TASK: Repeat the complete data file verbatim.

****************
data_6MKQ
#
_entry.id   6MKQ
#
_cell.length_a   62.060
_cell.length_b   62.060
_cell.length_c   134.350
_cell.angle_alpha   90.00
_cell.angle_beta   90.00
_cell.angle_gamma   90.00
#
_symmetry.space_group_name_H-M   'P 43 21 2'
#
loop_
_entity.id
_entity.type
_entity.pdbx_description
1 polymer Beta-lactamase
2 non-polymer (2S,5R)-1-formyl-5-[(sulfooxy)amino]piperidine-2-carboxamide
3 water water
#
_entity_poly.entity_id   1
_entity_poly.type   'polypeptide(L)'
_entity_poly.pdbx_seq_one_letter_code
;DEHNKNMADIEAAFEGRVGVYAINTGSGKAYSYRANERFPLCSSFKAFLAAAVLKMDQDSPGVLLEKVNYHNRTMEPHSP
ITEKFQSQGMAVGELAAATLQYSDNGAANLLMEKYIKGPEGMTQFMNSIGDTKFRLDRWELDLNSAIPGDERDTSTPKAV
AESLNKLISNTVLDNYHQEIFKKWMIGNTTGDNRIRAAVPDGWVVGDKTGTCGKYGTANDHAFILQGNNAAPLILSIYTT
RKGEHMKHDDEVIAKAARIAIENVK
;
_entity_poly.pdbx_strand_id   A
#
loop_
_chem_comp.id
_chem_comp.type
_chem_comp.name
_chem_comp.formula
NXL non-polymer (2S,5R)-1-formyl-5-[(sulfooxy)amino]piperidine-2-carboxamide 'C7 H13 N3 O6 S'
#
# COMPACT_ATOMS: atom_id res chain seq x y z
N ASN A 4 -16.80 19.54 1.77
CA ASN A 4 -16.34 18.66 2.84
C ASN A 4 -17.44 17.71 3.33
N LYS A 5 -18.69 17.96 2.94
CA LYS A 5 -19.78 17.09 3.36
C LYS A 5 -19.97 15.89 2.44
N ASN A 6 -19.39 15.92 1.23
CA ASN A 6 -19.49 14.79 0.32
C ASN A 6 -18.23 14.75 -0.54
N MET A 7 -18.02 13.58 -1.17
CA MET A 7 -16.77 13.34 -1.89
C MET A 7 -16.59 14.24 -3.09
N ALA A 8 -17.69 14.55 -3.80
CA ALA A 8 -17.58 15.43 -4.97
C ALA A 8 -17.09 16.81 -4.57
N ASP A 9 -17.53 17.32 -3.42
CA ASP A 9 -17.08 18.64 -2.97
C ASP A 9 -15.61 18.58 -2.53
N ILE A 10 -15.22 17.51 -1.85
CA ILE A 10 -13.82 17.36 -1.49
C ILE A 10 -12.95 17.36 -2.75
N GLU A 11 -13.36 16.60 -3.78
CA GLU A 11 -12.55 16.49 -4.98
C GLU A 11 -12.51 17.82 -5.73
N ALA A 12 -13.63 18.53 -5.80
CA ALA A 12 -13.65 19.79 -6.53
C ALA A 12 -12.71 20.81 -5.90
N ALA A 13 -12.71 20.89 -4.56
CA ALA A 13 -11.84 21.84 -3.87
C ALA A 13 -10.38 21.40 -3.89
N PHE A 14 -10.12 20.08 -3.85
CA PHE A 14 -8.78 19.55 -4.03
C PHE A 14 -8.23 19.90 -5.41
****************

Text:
data_6MKQ
#
_entry.id   6MKQ
#
_cell.length_a   62.060
_cell.length_b   62.060
_cell.length_c   134.350
_cell.angle_alpha   90.00
_cell.angle_beta   90.00
_cell.angle_gamma   90.00
#
_symmetry.space_group_name_H-M   'P 43 21 2'
#
loop_
_entity.id
_entity.type
_entity.pdbx_description
1 polymer Beta-lactamase
2 non-polymer (2S,5R)-1-formyl-5-[(sulfooxy)amino]piperidine-2-carboxamide
3 water water
#
_entity_poly.entity_id   1
_entity_poly.type   'polypeptide(L)'
_entity_poly.pdbx_seq_one_letter_code
;DEHNKNMADIEAAFEGRVGVYAINTGSGKAYSYRANERFPLCSSFKAFLAAAVLKMDQDSPGVLLEKVNYHNRTMEPHSP
ITEKFQSQGMAVGELAAATLQYSDNGAANLLMEKYIKGPEGMTQFMNSIGDTKFRLDRWELDLNSAIPGDERDTSTPKAV
AESLNKLISNTVLDNYHQEIFKKWMIGNTTGDNRIRAAVPDGWVVGDKTGTCGKYGTANDHAFILQGNNAAPLILSIYTT
RKGEHMKHDDEVIAKAARIAIENVK
;
_entity_poly.pdbx_strand_id   A
#
loop_
_chem_comp.id
_chem_comp.type
_chem_comp.name
_chem_comp.formula
NXL non-polymer (2S,5R)-1-formyl-5-[(sulfooxy)amino]piperidine-2-carboxamide 'C7 H13 N3 O6 S'
#
# COMPACT_ATOMS: atom_id res chain seq x y z
N ASN A 4 -16.80 19.54 1.77
CA ASN A 4 -16.34 18.66 2.84
C ASN A 4 -17.44 17.71 3.33
N LYS A 5 -18.69 17.96 2.94
CA LYS A 5 -19.78 17.09 3.36
C LYS A 5 -19.97 15.89 2.44
N ASN A 6 -19.39 15.92 1.23
CA ASN A 6 -19.49 14.79 0.32
C ASN A 6 -18.23 14.75 -0.54
N MET A 7 -18.02 13.58 -1.17
CA MET A 7 -16.77 13.34 -1.89
C MET A 7 -16.59 14.24 -3.09
N ALA A 8 -17.69 14.55 -3.80
CA ALA A 8 -17.58 15.43 -4.97
C ALA A 8 -17.09 16.81 -4.57
N ASP A 9 -17.53 17.32 -3.42
CA ASP A 9 -17.08 18.64 -2.97
C ASP A 9 -15.61 18.58 -2.53
N ILE A 10 -15.22 17.51 -1.85
CA ILE A 10 -13.82 17.36 -1.49
C ILE A 10 -12.95 17.36 -2.75
N GLU A 11 -13.36 16.60 -3.78
CA GLU A 11 -12.55 16.49 -4.98
C GLU A 11 -12.51 17.82 -5.73
N ALA A 12 -13.63 18.53 -5.80
CA ALA A 12 -13.65 19.79 -6.53
C ALA A 12 -12.71 20.81 -5.90
N ALA A 13 -12.71 20.89 -4.56
CA ALA A 13 -11.84 21.84 -3.87
C ALA A 13 -10.38 21.40 -3.89
N PHE A 14 -10.12 20.08 -3.85
CA PHE A 14 -8.78 19.55 -4.03
C PHE A 14 -8.23 19.90 -5.41